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Mike Gundy Compares 2018 Problems to Child Rearing, Vows to Make Changes

NCAA Football: Big 12 Media Days

ARLINGTON, Texas — The Oklahoma State Cowboys fell below Mike Gundy’s expectations last season. Sure, the Cowboys won a bowl game in Memphis. But at 7-6 overall, and 3-6 in league action, Gundy had higher aspirations for his group. Although that prime-time win over Texas was a nice touch.

Gundy was bluntly honest about why the Sooners fell below expectations last season — discipline and toughness. He took the blame, and not just for his team’s lack of discipline, either.

“I’m now currently raising my third child and the first two have said to me multiple times (that) if we did what you allow him to do, we would have never made it through the night,” Gundy said. “I think that’s what happened to last year in my 14th year.”


Gundy wouldn’t be the first dad with multiple kids to give the youngest a pass. But that doesn’t work for an 85-scholarship football team. There’s a reason why coaches preach taking care of the “little things.” The Cowboys didn’t do that in 2018, and that’s why it’s an emphasis in 2019.

“As the head coach my responsibility is to make sure we do everything perfect all the time,” Gundy said. “I didn’t do a good job of that.”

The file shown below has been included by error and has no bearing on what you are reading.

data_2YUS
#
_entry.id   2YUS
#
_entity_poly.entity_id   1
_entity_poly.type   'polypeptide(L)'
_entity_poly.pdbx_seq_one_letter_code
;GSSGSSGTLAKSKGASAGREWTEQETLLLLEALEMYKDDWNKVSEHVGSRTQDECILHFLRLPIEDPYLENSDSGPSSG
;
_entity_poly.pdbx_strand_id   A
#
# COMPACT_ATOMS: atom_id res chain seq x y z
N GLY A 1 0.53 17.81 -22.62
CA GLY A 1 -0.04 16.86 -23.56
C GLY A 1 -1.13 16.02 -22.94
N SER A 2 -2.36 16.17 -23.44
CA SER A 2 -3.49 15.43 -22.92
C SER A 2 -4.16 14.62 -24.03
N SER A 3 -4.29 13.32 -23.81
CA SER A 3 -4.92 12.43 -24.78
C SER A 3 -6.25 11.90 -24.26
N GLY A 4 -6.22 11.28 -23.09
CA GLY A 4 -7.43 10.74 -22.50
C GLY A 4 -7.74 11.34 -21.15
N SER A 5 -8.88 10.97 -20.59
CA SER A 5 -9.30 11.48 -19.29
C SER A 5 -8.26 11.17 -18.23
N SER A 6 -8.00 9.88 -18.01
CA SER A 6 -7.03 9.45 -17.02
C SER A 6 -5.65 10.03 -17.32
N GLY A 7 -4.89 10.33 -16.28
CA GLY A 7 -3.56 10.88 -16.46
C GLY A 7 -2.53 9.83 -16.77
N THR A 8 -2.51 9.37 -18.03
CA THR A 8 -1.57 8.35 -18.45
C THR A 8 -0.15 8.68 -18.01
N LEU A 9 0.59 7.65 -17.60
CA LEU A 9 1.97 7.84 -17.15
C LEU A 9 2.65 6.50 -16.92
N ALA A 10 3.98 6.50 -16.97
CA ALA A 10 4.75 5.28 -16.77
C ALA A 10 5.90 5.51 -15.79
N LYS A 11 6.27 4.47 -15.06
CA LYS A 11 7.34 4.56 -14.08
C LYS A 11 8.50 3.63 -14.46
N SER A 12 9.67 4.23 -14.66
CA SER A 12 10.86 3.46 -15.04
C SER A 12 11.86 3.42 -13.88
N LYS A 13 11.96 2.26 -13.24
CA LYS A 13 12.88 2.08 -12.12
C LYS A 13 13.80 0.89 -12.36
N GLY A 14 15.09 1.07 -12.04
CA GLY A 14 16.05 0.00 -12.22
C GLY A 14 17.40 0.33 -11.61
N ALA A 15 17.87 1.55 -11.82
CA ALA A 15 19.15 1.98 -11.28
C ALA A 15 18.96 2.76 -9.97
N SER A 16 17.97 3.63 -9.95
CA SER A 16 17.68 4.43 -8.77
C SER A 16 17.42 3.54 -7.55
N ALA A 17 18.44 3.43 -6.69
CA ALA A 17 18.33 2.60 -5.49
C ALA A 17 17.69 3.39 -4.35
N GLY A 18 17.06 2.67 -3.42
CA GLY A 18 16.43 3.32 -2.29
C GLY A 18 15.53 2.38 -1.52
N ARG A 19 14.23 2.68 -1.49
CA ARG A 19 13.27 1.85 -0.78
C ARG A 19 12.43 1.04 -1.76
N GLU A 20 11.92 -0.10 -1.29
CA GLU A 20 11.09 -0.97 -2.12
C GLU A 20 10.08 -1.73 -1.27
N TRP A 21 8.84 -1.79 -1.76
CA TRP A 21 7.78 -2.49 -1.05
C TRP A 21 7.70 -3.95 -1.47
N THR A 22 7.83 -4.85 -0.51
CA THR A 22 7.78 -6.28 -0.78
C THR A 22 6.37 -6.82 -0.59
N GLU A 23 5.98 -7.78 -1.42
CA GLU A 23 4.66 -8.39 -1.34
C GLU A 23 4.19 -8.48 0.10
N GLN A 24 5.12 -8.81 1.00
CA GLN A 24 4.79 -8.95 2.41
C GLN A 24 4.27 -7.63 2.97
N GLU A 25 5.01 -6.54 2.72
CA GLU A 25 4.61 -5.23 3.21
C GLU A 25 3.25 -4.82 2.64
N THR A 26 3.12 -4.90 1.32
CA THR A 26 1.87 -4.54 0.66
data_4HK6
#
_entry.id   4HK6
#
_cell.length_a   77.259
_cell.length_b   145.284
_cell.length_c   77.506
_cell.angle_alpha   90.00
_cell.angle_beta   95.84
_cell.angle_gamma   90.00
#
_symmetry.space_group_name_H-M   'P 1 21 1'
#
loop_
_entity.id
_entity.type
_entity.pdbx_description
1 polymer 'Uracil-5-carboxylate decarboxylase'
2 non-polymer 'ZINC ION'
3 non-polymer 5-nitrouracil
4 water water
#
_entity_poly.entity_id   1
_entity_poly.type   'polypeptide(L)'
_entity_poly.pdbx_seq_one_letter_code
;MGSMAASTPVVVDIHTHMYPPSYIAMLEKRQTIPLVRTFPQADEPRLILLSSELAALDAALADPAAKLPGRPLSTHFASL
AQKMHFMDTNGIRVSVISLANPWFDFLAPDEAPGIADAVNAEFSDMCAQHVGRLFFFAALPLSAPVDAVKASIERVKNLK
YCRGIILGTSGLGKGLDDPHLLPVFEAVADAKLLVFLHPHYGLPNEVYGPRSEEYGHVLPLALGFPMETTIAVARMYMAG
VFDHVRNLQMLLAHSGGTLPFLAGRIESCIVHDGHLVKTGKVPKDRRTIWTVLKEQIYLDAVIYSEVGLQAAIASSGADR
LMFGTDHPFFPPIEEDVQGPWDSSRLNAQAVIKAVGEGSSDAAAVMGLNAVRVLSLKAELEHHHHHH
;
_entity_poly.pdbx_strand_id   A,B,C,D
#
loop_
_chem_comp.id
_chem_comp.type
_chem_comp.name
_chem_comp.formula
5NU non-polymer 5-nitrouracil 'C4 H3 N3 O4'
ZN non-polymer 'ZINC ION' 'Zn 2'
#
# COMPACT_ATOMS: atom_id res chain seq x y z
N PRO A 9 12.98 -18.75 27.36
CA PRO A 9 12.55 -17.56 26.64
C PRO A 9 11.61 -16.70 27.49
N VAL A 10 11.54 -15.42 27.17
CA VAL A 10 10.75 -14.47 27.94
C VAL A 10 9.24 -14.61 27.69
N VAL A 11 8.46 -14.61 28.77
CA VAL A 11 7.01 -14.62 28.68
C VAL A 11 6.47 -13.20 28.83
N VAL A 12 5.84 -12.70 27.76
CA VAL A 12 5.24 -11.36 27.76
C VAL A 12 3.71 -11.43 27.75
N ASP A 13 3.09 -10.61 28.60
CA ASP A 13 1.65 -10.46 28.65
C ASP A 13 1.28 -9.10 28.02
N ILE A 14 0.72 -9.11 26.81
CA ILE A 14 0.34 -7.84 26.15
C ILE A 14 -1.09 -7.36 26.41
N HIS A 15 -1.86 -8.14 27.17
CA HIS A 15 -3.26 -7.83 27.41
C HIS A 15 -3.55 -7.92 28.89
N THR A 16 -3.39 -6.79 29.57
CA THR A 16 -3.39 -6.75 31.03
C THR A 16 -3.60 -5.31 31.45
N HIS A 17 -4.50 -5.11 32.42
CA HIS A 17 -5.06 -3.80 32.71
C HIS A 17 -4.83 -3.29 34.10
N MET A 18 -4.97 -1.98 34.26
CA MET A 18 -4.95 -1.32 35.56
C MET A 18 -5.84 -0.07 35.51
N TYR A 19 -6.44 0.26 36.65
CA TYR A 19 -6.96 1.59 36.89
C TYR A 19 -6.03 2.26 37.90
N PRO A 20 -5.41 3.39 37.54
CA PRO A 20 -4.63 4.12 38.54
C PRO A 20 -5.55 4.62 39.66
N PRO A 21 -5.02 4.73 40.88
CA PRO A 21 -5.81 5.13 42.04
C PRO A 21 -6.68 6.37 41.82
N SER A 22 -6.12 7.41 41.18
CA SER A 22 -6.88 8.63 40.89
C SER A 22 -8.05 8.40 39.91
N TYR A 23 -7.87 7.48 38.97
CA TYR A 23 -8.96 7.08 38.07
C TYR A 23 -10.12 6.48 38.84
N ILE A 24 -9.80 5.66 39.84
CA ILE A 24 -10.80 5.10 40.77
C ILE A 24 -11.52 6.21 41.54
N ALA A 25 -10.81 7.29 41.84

Before you see it as the typical head coach cop-out, there is some data to back up Gundy’s claim.

First, the Cowboys tied the Oklahoma Sooners for the worst defensive scoring average in Big 12 games at 37.6 points per game. OSU’s rush defense was the worst in Big 12 action, giving up 213.8 yards per game (the only Big 12 team to give up more than 200 yards rushing in Big 12 action).

But we’re used to the Cowboys having trouble on defense. No, Gundy was most riled up about the Cowboys’ lack of discipline when it came to penalties. In Big 12 action the Cowboys gave up 72 yards to penalties per game, with Baylor (75.3) the only team worse off in that department.

“I don’t think anybody would question that there was a chance we could have had double-digit wins last year,” Gundy said. “Teams we beat they probably look at themselves and say, ‘How did we let that team beat us?’ That goes on forever. So just being a more focused and disciplined head coach should make us a better football team this fall.”


Some of Gundy’s new hires on his coaching staff. Gundy finally got an offensive line coach he’d coveted for a while, Charlie Dickey, who spent a stretch with Bill Snyder at Kansas State. Once Snyder retired and Chris Klieman took over, the timing worked out perfectly for Gundy to bring Dickey on board.

Plus, he lured Sean Gleeson away from the Ivy League. Gleeson, OSU’s new offensive coordinator, was the offensive coordinator and quarterbacks coach at Princeton in 2017 and 2018. The Tigers won the Ivy League with a perfect 10-0 record last season.

“We’re going to run the same system (on offense),” Gundy said. “(Gleeson’s) had success (with) pure drop-back quarterbacks, guys that could run around a little bit, he’s been in 10-personnel, 11-personnel and 12 personnel. He’s played with speed at times. He’s young. He’s a good technician with quarterbacks.”

Gundy likes the creativity that Gleeson could bring to his offensive system. And if that system can help the Cowboys avoid a few penalties this season, all the better.

But as for Gundy’s youngest? Well, coach is on his own there.

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